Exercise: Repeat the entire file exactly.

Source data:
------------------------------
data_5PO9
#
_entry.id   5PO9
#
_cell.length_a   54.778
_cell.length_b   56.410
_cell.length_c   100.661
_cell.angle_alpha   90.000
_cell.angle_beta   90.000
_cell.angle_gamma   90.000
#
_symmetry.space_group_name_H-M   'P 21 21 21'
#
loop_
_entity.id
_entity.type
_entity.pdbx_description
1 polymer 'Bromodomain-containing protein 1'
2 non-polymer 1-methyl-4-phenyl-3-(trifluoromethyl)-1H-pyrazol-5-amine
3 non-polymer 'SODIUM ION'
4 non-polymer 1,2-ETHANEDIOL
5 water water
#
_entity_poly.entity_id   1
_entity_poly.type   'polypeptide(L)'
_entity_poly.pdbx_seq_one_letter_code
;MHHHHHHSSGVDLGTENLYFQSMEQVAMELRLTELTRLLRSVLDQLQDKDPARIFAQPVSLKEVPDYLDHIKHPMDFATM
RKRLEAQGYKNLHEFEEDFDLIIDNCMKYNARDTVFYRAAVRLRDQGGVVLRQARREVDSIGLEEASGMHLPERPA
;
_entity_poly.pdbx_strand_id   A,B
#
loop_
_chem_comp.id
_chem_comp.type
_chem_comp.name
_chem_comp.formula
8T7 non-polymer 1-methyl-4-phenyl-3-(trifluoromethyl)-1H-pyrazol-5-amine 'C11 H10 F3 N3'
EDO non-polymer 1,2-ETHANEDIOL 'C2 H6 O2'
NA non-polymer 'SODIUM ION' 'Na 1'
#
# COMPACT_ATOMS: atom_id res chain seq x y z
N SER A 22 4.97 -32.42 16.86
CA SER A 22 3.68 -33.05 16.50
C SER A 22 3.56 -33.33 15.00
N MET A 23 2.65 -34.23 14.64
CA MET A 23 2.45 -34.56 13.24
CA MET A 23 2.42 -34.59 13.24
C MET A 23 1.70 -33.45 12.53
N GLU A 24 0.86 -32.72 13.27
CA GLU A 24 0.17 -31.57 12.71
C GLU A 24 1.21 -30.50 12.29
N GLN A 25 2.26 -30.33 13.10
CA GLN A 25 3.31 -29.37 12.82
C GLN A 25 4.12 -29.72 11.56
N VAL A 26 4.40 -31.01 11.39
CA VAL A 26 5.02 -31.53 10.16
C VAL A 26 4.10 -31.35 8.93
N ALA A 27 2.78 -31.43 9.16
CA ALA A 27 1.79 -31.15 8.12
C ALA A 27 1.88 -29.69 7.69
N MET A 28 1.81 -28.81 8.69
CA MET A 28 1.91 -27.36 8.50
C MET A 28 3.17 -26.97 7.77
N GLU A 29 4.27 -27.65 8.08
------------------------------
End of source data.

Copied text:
data_5PO9
#
_entry.id   5PO9
#
_cell.length_a   54.778
_cell.length_b   56.410
_cell.length_c   100.661
_cell.angle_alpha   90.000
_cell.angle_beta   90.000
_cell.angle_gamma   90.000
#
_symmetry.space_group_name_H-M   'P 21 21 21'
#
loop_
_entity.id
_entity.type
_entity.pdbx_description
1 polymer 'Bromodomain-containing protein 1'
2 non-polymer 1-methyl-4-phenyl-3-(trifluoromethyl)-1H-pyrazol-5-amine
3 non-polymer 'SODIUM ION'
4 non-polymer 1,2-ETHANEDIOL
5 water water
#
_entity_poly.entity_id   1
_entity_poly.type   'polypeptide(L)'
_entity_poly.pdbx_seq_one_letter_code
;MHHHHHHSSGVDLGTENLYFQSMEQVAMELRLTELTRLLRSVLDQLQDKDPARIFAQPVSLKEVPDYLDHIKHPMDFATM
RKRLEAQGYKNLHEFEEDFDLIIDNCMKYNARDTVFYRAAVRLRDQGGVVLRQARREVDSIGLEEASGMHLPERPA
;
_entity_poly.pdbx_strand_id   A,B
#
loop_
_chem_comp.id
_chem_comp.type
_chem_comp.name
_chem_comp.formula
8T7 non-polymer 1-methyl-4-phenyl-3-(trifluoromethyl)-1H-pyrazol-5-amine 'C11 H10 F3 N3'
EDO non-polymer 1,2-ETHANEDIOL 'C2 H6 O2'
NA non-polymer 'SODIUM ION' 'Na 1'
#
# COMPACT_ATOMS: atom_id res chain seq x y z
N SER A 22 4.97 -32.42 16.86
CA SER A 22 3.68 -33.05 16.50
C SER A 22 3.56 -33.33 15.00
N MET A 23 2.65 -34.23 14.64
CA MET A 23 2.45 -34.56 13.24
CA MET A 23 2.42 -34.59 13.24
C MET A 23 1.70 -33.45 12.53
N GLU A 24 0.86 -32.72 13.27
CA GLU A 24 0.17 -31.57 12.71
C GLU A 24 1.21 -30.50 12.29
N GLN A 25 2.26 -30.33 13.10
CA GLN A 25 3.31 -29.37 12.82
C GLN A 25 4.12 -29.72 11.56
N VAL A 26 4.40 -31.01 11.39
CA VAL A 26 5.02 -31.53 10.16
C VAL A 26 4.10 -31.35 8.93
N ALA A 27 2.78 -31.43 9.16
CA ALA A 27 1.79 -31.15 8.12
C ALA A 27 1.88 -29.69 7.69
N MET A 28 1.81 -28.81 8.69
CA MET A 28 1.91 -27.36 8.50
C MET A 28 3.17 -26.97 7.77
N GLU A 29 4.27 -27.65 8.08